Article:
Senior Voice -

By Dianne Barske
For Senior Voice 

'We came to stay'

Senior residents share their early Anchorage stories

 

Dianne Barske photo

Vivian Melde, left, and Shirley Mae Springer Staten go over profiles of longtime Anchorage senior residents, people to be included in their Anchorage Centennial project, "We Came to Stay: Anchorage Untold Stories."

"Where are you from?" "How long have you lived here?" Anchorage is known for its diversity, as a melting pot for people from all over the world, so these questions frequently pop up when introductions are being made.

Three women of varying cultural backgrounds decided to submit a proposal to the Anchorage Centennial Committee, focusing on where some of this community's people came from and why they have stayed.

Vivian Melde is Filipino and African American. "There is even some Chinese thrown in there," she states.

Shirley Mae Springer Staten is African-American "with some American Indian heritage somewhere in there too," she relates. And the third woman involved in the centennial project, Angelina Estrada-Burney, is of Mexican descent.

The name of their approved centennial project is "We Came to Stay: Anchorage Untold Stories."

"We wanted to find the stories of seniors living here, people who have been in Anchorage for many years," Vivian says. "In some cases, we were able to gather stories of their ancestors, pioneering people who came here in the very earliest days of this community."

Shirley set off to video some of these people and gather their stories of early Anchorage and why they had come to live here. Why had they stayed and what had they contributed?

"I originally had the names of two early pioneers, but my list of people with interesting stories of early Anchorage kept growing," she says. "I eventually collected nine videos, stories from people like Alfredo Agron, now 104, a Filipino immigrant who moved to Anchorage in 1951. He admits that first winter felt very cold. But when summertime came, he began to explore Portage, Kenai and Homer and grew to love living here, especially the hooligan fishing.

"He was a leader in the Filipino community, becoming the first president of the Filipino Community of Anchorage. He worked in construction, and spearheaded the big push for the first public swimming pool here at West High School. His storytelling was so interesting to me. I could have kept going, interviewing lots of others," she says, laughing.

Other people, like Martha Fair, easily charmed Shirley and captivated her interest. Martha is 94, an African-American woman who came to Anchorage in 1949 to work in construction and as a truck driver. Today, her memory is still sharp.

"I came on April, 1949," Martha says, leaning back and remembering that first day in town. She is proud in her memories. "I heard there was work here. I came to check it out. There were not that many black people here then. I never worried about that. Me, I go anywhere. I know how to do all kinds of work."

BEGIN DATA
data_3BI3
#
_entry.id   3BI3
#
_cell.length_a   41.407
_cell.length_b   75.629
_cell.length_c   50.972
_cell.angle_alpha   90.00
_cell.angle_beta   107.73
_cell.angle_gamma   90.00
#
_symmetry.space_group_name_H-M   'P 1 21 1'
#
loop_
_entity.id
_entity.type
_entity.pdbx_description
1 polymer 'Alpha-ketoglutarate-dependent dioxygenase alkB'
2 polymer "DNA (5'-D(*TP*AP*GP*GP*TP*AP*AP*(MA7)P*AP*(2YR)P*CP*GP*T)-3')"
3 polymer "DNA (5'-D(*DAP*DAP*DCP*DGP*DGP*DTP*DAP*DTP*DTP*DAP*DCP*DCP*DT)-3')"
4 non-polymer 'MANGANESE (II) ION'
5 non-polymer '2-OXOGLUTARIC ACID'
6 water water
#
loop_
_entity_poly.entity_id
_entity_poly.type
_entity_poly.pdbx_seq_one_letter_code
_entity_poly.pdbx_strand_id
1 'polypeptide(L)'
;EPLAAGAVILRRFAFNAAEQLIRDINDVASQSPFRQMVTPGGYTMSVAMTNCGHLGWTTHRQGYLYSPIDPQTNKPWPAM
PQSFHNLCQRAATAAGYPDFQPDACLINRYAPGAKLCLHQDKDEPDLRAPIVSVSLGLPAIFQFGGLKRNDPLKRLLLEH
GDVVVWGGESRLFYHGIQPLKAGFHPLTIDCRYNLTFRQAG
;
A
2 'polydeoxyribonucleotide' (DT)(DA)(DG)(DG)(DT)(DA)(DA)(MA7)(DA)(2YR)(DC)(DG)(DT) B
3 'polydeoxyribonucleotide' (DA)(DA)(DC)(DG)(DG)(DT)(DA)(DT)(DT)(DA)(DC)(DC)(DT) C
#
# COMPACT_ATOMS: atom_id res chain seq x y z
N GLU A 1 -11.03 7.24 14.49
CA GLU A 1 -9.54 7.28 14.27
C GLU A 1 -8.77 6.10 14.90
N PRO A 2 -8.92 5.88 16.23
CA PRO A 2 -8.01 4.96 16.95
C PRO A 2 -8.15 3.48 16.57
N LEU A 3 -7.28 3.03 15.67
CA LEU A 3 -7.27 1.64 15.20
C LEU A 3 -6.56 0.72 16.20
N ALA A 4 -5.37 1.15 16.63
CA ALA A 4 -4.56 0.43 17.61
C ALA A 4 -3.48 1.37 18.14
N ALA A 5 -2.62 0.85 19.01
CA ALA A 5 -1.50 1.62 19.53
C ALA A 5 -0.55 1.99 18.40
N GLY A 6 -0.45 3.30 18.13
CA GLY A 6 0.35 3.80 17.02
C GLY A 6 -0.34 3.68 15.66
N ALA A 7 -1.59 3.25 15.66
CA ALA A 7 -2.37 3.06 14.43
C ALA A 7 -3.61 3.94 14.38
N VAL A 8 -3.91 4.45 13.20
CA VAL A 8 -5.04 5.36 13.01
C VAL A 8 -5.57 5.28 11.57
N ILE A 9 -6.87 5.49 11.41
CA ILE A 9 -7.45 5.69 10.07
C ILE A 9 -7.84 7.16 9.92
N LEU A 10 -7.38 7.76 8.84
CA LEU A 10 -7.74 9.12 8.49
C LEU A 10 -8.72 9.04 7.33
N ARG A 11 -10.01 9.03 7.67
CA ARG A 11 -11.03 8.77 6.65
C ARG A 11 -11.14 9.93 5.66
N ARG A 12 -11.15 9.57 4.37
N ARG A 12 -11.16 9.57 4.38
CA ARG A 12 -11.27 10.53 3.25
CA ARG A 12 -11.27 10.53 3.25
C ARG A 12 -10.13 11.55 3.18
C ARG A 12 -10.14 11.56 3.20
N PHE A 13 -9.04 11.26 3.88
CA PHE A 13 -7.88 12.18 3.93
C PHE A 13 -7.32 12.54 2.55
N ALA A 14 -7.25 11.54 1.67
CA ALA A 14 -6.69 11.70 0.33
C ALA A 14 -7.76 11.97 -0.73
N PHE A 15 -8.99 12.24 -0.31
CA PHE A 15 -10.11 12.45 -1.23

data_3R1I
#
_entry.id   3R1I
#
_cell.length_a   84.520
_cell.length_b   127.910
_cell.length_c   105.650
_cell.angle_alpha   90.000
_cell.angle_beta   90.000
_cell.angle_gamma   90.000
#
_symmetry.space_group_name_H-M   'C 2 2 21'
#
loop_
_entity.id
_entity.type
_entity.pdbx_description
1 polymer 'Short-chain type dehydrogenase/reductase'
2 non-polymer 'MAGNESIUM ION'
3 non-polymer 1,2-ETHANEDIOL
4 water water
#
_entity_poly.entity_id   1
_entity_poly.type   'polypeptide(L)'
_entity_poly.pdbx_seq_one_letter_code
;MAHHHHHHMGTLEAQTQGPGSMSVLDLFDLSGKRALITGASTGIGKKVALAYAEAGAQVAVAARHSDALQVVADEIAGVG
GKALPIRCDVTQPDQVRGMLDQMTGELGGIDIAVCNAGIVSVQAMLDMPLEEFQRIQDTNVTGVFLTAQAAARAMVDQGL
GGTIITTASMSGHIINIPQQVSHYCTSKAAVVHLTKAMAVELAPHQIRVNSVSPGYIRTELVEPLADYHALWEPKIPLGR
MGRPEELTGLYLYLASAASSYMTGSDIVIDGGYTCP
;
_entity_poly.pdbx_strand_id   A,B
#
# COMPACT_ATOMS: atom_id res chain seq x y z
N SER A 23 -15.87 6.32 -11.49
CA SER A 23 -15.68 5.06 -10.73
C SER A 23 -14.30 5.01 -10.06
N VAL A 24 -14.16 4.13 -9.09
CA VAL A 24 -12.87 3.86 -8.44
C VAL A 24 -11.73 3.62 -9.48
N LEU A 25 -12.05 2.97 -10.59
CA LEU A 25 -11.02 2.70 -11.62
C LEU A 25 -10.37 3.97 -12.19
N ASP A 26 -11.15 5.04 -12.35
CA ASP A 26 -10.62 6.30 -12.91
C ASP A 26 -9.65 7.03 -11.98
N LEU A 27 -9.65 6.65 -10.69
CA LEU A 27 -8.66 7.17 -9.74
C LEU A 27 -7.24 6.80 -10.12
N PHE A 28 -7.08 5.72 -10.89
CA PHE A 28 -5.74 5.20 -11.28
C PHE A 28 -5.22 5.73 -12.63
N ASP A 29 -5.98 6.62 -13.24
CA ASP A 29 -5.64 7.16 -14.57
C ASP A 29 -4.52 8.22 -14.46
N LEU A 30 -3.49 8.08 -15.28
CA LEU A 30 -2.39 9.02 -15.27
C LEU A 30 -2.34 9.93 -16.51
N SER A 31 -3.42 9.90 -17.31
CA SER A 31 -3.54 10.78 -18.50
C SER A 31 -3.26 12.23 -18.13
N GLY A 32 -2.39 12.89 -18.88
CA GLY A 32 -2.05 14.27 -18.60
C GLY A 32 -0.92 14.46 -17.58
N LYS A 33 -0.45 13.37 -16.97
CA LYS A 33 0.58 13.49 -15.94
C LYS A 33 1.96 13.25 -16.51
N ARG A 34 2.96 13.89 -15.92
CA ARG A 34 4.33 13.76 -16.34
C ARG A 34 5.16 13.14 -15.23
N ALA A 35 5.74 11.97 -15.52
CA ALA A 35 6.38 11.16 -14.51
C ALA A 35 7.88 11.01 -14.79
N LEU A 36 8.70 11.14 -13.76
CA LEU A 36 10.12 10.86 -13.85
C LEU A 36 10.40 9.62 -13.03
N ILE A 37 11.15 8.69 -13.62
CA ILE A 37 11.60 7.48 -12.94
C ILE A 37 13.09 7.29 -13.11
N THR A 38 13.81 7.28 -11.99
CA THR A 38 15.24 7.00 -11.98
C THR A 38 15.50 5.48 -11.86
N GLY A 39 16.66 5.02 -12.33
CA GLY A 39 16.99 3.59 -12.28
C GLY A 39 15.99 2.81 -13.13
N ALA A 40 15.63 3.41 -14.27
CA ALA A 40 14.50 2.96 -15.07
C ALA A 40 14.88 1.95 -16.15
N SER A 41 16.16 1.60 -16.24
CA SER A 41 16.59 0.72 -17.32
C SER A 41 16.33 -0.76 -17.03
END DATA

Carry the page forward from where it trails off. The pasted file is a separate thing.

That is what she did. "I cooked. I cleaned. I worked on the construction of the Hill Building and on the three movie theaters in town then. I was in local 341. I used to have my own grocery store down on 18th Street. I lived down in 'the flats' near where Shiloh Baptist Church is today. My four kids were born in the old Providence Hospital. I left the flats for Green Acres, near where 36th and Lake Otis is today.

"Then I had a beauty store across from 13th and Gambell. Eventually I heard there was land off Elmore, near where DeArmoun is today – one-and a-quarter acre lots. Lots of black people were getting land there. So I moved there and built a house.

"I'm nosey! I never had trouble finding work. I ask questions. You're stupid if you don't ask questions. I go here and I go there. I'm not afraid of nothing! People say, 'I never saw a woman like you.'"

Watching the video that Shirley has made of her visit with Martha, one finds it is easy to become captivated by this kind of proud, joyful storytelling.

"There are some real characters out there," Shirley says, "and it is a treasure for me to collect their early memories."

Vivian summarizes her enthusiasm for this Anchorage Centennial project. "I used to sit with Mr. Agron and his son, Gary, for hours, listening to the story telling. If these stories are not shared, they will be lost. The project gives us as a community an opportunity to hear these lesser-known stories of the city's immigrants, people who came to stay and have enriched all our lives."

Hear stories, share your own

Courtesy of the Agron family

Alfredo Agron, now age 104, came to Alaska in 1951 as an immigrant from the Philippines. According to his wife, Pacita, he came for adventure, but grew to love Alaska and Anchorage, and stayed, making many contributions to his community.

Two events in April will provide the public with the opportunity to learn about some of these men and women who arrived in Anchorage from places all over the world during the early decades of the city. Both events are free and open to the public.

On April 11, beginning at 7:30 p.m. in the Wendy Williamson Auditorium at the University of Alaska Anchorage, there will be a multimedia production featuring some of these first-person accounts, interspersed with music and dances, from those who immigrated north to make Anchorage their homes and to start businesses and families here.

On April 19 from 3 p.m. to 5 p.m., there will be a Story Share in the Innovations Lab at the ZJ Loussac Library. Families are invited to bring their own Anchorage arrival stories along with cultural potluck dishes to share in an informal environment.

For more information about these events, as well as a place to submit your own Anchorage arrival story, visit http://www.anchorageuntoldstories.com.

 
 

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